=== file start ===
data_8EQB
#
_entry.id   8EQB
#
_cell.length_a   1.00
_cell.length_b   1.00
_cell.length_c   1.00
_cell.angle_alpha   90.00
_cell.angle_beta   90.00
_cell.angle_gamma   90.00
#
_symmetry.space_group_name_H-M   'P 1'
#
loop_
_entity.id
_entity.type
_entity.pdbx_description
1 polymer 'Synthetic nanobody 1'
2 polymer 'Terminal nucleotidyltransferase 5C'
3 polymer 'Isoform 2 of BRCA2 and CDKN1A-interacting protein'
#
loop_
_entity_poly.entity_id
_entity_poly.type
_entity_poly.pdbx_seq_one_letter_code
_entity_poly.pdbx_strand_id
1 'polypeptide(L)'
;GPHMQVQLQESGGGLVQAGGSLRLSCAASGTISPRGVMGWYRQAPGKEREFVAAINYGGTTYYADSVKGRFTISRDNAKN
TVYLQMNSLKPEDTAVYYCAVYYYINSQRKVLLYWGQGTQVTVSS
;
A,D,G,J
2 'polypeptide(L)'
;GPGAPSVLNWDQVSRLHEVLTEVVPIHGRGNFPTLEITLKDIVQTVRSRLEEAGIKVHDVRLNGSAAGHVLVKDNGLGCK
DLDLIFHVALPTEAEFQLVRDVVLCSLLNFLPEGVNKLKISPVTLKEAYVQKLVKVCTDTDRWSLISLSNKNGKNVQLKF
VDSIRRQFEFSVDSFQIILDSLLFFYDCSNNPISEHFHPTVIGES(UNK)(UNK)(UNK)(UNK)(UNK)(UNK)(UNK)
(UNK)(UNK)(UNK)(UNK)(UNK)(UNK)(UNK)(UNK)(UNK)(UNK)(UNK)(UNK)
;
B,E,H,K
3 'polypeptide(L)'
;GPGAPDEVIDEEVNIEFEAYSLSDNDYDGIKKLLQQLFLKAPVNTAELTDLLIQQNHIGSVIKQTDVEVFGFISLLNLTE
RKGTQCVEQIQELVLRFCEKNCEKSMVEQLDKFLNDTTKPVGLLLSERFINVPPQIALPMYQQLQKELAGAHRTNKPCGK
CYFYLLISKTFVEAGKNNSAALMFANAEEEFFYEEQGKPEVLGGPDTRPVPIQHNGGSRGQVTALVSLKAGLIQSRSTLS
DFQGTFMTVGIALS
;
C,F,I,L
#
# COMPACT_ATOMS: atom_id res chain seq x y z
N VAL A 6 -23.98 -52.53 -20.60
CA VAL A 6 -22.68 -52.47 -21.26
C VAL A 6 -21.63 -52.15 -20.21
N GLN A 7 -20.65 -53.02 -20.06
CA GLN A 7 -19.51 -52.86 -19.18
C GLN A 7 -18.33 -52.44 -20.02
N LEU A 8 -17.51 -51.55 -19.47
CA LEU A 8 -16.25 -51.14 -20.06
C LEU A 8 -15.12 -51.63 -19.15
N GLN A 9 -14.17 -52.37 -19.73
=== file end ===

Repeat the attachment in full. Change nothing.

data_8EQB
#
_entry.id   8EQB
#
_cell.length_a   1.00
_cell.length_b   1.00
_cell.length_c   1.00
_cell.angle_alpha   90.00
_cell.angle_beta   90.00
_cell.angle_gamma   90.00
#
_symmetry.space_group_name_H-M   'P 1'
#
loop_
_entity.id
_entity.type
_entity.pdbx_description
1 polymer 'Synthetic nanobody 1'
2 polymer 'Terminal nucleotidyltransferase 5C'
3 polymer 'Isoform 2 of BRCA2 and CDKN1A-interacting protein'
#
loop_
_entity_poly.entity_id
_entity_poly.type
_entity_poly.pdbx_seq_one_letter_code
_entity_poly.pdbx_strand_id
1 'polypeptide(L)'
;GPHMQVQLQESGGGLVQAGGSLRLSCAASGTISPRGVMGWYRQAPGKEREFVAAINYGGTTYYADSVKGRFTISRDNAKN
TVYLQMNSLKPEDTAVYYCAVYYYINSQRKVLLYWGQGTQVTVSS
;
A,D,G,J
2 'polypeptide(L)'
;GPGAPSVLNWDQVSRLHEVLTEVVPIHGRGNFPTLEITLKDIVQTVRSRLEEAGIKVHDVRLNGSAAGHVLVKDNGLGCK
DLDLIFHVALPTEAEFQLVRDVVLCSLLNFLPEGVNKLKISPVTLKEAYVQKLVKVCTDTDRWSLISLSNKNGKNVQLKF
VDSIRRQFEFSVDSFQIILDSLLFFYDCSNNPISEHFHPTVIGES(UNK)(UNK)(UNK)(UNK)(UNK)(UNK)(UNK)
(UNK)(UNK)(UNK)(UNK)(UNK)(UNK)(UNK)(UNK)(UNK)(UNK)(UNK)(UNK)
;
B,E,H,K
3 'polypeptide(L)'
;GPGAPDEVIDEEVNIEFEAYSLSDNDYDGIKKLLQQLFLKAPVNTAELTDLLIQQNHIGSVIKQTDVEVFGFISLLNLTE
RKGTQCVEQIQELVLRFCEKNCEKSMVEQLDKFLNDTTKPVGLLLSERFINVPPQIALPMYQQLQKELAGAHRTNKPCGK
CYFYLLISKTFVEAGKNNSAALMFANAEEEFFYEEQGKPEVLGGPDTRPVPIQHNGGSRGQVTALVSLKAGLIQSRSTLS
DFQGTFMTVGIALS
;
C,F,I,L
#
# COMPACT_ATOMS: atom_id res chain seq x y z
N VAL A 6 -23.98 -52.53 -20.60
CA VAL A 6 -22.68 -52.47 -21.26
C VAL A 6 -21.63 -52.15 -20.21
N GLN A 7 -20.65 -53.02 -20.06
CA GLN A 7 -19.51 -52.86 -19.18
C GLN A 7 -18.33 -52.44 -20.02
N LEU A 8 -17.51 -51.55 -19.47
CA LEU A 8 -16.25 -51.14 -20.06
C LEU A 8 -15.12 -51.63 -19.15
N GLN A 9 -14.17 -52.37 -19.73